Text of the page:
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Credible edibles

23 Nov

Regular reader Steve has spotted this in Charles County, Maryland, where a potentially alarming incident involving some schoolchildren seems to have lost something in translation on the website of WTOP-FM, Washington’s top news radio station.

If you’re as hardened and streetwise as, er, a sub-editor, you may know that “edibles” in this sense is starting to mean “way of consuming marijuana orally rather than by smoking”: it refers to the modern equivalent of cannabis brownies and so on. If not, you may be more than slightly puzzled as to what all the fuss is about.

That definition hasn’t made it into Collins, the Tribune’s house dictionary, yet, but it is now on Merriam-Webster Online. Even the dictionary, however, may not be able to help us with this paragraph:

You sense the first sentence may be missing some key words before “contained”. But I’m not sure what kind of garble has taken place in the second one. It’s positively alarmist: as Steve says, does this mean inedible candy is probably safer?

Thankfully, everyone seems to be all right:

(Hang, on I thought you said earlier they’d definitely eaten some?) But if the principal’s letter to parents went out with anything like that muddle over “edible candy” in it, who knows what the queues might now be like outside the county’s sweetshops.

Slightly missing links

26 Oct

The trouble with hyperlinks is that, even though they don’t mean to, they add emphasis. They are, after all, in a different colour to the rest of the text, and often underlined. They stand out. Which means you need a bit of an ear for the rhythms of a sentence when you put them in:

“Why at the end of it” stops a little short of the end, as it were, as does the link to the obscure … provision. And although “Dominic Cummings claimed” is fine, “said Johnson told” unfortunately avoids highlighting either of the two salient parts of the sentence: Ian Paisley Junior and the idea of the story.

These are just infelicities of emphasis rather than meaning – rather like the Express’s erstwhile habit of putting sudden capitals in the WRONG place. Occasionally, though, an off-target hyperlink can create more peculiar effects, like this:

Here, even though you’re supposed to overlook these links, it throws you. Semantically, the verb phrase that begins “bring prosecutions for killings” finishes at “to an end”. But the emphatic red text stops three words early and encourages you to think the phrase has come to an end as well. So for a moment you think the government is planning to start bringing Troubles prosecutions again, not stop them.

Of course, you work it out in the end. But we’re supposed to be saving readers as much work as possible, so, along with colliding English-language news agendas and launching without revising, this is another thing old print lags have to get used to. In the old days, we would never underline anything at all; now we do it by accident.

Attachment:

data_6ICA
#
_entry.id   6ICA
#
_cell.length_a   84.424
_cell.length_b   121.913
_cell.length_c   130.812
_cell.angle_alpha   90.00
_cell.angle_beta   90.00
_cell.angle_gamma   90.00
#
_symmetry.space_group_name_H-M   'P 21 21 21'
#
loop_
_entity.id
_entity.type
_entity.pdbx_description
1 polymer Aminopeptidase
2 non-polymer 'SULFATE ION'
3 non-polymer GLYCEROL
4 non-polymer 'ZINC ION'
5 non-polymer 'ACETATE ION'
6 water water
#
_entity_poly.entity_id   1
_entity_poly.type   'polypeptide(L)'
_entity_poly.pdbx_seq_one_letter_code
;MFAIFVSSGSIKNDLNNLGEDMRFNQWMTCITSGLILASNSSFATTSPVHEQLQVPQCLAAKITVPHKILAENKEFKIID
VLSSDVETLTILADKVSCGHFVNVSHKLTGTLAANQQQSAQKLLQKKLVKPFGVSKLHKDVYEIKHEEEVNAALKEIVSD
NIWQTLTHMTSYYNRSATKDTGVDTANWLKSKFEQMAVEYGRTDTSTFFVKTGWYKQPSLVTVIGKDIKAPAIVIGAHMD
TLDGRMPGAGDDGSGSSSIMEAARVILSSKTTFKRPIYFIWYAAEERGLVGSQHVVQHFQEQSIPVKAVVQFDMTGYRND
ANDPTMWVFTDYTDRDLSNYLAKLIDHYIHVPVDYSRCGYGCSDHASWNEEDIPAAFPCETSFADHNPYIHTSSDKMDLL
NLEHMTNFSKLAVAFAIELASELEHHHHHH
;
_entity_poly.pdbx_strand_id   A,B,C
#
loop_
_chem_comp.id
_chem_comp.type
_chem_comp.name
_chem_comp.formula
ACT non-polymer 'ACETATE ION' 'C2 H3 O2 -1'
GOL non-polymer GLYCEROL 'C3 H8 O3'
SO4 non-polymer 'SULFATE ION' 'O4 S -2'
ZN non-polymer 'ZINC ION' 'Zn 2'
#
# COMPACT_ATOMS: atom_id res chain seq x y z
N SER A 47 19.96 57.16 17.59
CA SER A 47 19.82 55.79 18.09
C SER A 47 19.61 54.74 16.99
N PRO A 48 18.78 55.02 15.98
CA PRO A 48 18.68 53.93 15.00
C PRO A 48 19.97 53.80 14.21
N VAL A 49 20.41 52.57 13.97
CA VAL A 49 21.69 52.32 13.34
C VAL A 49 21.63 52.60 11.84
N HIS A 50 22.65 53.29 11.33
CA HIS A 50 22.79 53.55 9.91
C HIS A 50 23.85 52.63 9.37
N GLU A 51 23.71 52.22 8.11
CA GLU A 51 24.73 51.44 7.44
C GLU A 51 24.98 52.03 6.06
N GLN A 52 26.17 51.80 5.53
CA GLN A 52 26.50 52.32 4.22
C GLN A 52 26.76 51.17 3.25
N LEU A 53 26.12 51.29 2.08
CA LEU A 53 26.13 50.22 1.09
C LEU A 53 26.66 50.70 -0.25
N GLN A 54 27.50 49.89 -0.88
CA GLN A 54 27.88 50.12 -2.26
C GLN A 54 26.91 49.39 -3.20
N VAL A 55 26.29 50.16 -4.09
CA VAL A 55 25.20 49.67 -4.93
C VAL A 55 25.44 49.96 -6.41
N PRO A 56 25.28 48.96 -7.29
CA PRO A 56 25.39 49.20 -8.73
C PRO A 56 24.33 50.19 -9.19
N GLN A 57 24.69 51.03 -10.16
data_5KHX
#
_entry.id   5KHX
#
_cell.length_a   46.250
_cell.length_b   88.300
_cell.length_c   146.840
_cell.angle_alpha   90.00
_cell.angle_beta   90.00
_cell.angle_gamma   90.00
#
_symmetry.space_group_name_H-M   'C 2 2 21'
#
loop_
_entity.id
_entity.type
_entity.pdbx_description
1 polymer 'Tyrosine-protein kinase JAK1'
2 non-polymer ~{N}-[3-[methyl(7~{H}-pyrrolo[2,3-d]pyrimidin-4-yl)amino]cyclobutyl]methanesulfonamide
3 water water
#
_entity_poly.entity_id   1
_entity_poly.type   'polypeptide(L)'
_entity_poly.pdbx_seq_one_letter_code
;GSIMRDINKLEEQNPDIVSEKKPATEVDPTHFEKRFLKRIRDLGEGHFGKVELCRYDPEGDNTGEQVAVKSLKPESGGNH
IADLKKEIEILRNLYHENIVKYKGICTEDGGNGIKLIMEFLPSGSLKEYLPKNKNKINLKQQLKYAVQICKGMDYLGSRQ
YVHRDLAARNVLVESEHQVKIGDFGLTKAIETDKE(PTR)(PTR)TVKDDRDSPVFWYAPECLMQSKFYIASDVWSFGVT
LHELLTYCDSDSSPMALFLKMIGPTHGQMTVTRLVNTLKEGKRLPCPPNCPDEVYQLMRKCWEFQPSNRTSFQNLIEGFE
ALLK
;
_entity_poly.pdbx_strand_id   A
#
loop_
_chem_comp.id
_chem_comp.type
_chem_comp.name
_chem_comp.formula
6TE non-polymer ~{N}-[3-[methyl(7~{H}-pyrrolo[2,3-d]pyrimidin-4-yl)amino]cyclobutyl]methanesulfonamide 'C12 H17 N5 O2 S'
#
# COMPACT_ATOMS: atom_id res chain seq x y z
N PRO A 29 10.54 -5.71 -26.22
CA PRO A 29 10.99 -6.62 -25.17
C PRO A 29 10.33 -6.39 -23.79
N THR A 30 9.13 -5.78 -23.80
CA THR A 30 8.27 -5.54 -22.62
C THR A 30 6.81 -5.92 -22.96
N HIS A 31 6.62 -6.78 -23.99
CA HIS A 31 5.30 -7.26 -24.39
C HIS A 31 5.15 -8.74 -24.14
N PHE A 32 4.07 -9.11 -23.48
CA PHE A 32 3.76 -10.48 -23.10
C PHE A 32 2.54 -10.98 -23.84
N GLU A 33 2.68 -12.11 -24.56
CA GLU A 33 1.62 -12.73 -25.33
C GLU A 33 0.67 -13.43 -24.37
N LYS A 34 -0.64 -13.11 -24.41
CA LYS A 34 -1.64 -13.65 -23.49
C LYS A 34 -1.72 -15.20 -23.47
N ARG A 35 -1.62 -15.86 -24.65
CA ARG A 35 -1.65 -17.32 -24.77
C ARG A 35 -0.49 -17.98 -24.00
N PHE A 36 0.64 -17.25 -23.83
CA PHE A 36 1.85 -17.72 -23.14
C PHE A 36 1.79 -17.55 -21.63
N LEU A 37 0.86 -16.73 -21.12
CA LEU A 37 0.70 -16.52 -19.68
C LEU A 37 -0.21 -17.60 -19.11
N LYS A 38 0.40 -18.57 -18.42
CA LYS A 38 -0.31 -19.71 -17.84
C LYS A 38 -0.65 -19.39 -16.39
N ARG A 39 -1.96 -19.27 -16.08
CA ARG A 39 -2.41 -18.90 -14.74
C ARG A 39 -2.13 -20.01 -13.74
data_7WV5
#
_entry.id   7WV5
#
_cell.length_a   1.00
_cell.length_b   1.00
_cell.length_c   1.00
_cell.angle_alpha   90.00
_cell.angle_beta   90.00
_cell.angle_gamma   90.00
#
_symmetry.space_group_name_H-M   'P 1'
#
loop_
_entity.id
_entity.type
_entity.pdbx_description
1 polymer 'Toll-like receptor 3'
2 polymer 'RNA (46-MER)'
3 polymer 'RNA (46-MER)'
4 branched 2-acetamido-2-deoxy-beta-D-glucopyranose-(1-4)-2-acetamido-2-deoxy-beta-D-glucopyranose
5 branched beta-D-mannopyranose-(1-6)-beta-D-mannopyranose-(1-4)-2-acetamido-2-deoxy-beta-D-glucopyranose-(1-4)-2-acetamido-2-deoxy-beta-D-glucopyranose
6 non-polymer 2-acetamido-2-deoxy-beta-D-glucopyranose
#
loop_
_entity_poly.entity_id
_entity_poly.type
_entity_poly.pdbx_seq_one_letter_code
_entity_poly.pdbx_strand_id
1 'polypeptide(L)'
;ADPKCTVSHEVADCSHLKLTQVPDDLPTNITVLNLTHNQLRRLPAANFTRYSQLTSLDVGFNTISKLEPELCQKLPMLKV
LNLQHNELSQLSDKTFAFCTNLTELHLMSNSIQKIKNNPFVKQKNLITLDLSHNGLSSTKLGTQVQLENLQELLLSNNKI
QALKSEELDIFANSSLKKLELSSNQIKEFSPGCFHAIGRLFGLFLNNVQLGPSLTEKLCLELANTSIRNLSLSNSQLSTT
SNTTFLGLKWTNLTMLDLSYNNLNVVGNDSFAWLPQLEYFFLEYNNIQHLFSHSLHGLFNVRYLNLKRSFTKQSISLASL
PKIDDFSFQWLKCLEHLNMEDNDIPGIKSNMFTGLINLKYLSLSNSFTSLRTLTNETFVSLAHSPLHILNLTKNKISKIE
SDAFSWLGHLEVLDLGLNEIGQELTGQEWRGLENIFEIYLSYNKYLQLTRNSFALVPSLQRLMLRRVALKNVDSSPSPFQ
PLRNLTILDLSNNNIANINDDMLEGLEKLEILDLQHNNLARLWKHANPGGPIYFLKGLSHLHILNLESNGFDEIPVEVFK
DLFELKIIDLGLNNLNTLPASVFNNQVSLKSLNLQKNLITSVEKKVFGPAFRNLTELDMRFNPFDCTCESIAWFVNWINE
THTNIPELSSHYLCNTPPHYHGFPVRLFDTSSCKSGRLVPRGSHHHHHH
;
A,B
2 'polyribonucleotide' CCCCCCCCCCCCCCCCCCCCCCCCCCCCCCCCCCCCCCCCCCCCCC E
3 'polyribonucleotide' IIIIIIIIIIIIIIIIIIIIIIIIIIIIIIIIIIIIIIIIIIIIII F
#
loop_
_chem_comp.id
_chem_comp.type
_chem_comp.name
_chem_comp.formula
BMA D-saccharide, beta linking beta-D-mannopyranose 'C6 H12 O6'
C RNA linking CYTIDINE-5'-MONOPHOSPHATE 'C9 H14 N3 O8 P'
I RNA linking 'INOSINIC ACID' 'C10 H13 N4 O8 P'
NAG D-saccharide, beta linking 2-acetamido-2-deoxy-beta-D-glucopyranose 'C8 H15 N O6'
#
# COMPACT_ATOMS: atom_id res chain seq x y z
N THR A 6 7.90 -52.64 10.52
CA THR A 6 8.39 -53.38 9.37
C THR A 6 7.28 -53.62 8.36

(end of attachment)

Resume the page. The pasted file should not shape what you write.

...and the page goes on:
The limits of SEO

20 Jul

Do you remember Mohammed Emwazi? Maybe it doesn’t ring a bell. Do you remember “Jihadi John”, though? Emwazi, it seems, was much better known by his Isis sobriquet than his real name: a basic analysis on Google reveals 103,000 hits for the latter versus 403,000 for the former.

But we didn’t call him that at the Tribune. The foreign desk asked us not to. Perhaps a mention somewhere in the copy to clarify that Emwazi was indeed known by that nickname, but never in the headline or at the top of the story. The desk didn’t want to “trivialise a serious situation”, or add tabloid pizzazz to the torture and beheading of hostages. So we didn’t. We’d have got more clicks if we had, but we stopped.

The same applies to the “QAnon Shaman”, the “Yorkshire Ripper” and several others. “It means we sometimes take a hit on search,” the web production editor writes, “but we do it so as not to make light of the individuals and their motives/actions”.

A few weeks ago on Horny Handed Subs of Toil, a member revealed that his publication asks subs to allow “mens”, no apostrophe, in certain circumstances for search engine optimisation, because Google fails to return as many results if you type it correctly as “men’s”. There was consternation, as you might expect, and some doubt as to whether it was in fact necessary, but it illustrated the kind of discussion that we normally have about SEO. Who’s top of the search results? How can we get more traffic? Are we doing the right thing? It’s much rarer, but perhaps more revealing about your organisation, to consider the things you won’t say even when Google wants you to.

With us, the reasons vary. Our coverage of the subpostmasters and subpostmistresses scandal is probably being hampered by our disinclination to say “subpostmasters” or “subpostmistresses”; we won’t use one without the other for reasons of inclusivity, but using both makes headlines unfeasibly long. We are going with “post office operators”, which is probably not what people are typing into their search engines. We insist on “register office” – the correct term – not “registry office”, even though Google Ngrams suggests that the latter has almost always been more popular than the former (and produces significantly more hits in search). And we say Brexiter, not Brexiteer – despite a two-to-one swing against it on Google – simply out of a determination, as strong today as ever, “not to make them sound like jolly pirates”.

We the people

22 Jun